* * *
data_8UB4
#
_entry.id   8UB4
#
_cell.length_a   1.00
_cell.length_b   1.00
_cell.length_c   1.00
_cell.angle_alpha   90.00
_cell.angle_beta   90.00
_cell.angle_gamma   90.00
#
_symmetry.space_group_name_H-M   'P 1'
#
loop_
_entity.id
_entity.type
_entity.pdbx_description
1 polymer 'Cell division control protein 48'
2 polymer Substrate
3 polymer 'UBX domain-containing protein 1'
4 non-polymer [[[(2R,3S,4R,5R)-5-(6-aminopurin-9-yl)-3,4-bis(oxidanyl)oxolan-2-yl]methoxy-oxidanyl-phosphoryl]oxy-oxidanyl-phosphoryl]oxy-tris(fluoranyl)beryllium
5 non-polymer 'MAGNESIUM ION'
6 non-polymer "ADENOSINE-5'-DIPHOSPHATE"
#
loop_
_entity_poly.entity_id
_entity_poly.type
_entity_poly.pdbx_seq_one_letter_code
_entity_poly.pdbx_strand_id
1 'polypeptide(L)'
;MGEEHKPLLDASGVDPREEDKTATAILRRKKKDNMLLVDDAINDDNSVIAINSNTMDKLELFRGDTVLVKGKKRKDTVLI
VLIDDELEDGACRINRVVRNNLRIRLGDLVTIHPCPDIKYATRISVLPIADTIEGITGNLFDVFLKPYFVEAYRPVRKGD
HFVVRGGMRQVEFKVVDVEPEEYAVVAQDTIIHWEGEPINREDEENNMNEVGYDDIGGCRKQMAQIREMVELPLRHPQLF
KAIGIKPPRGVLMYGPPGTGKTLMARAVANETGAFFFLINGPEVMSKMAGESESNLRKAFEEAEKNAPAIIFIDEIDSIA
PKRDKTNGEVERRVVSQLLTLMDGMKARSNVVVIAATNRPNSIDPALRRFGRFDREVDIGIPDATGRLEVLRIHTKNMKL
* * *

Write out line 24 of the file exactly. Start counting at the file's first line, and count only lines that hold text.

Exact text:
#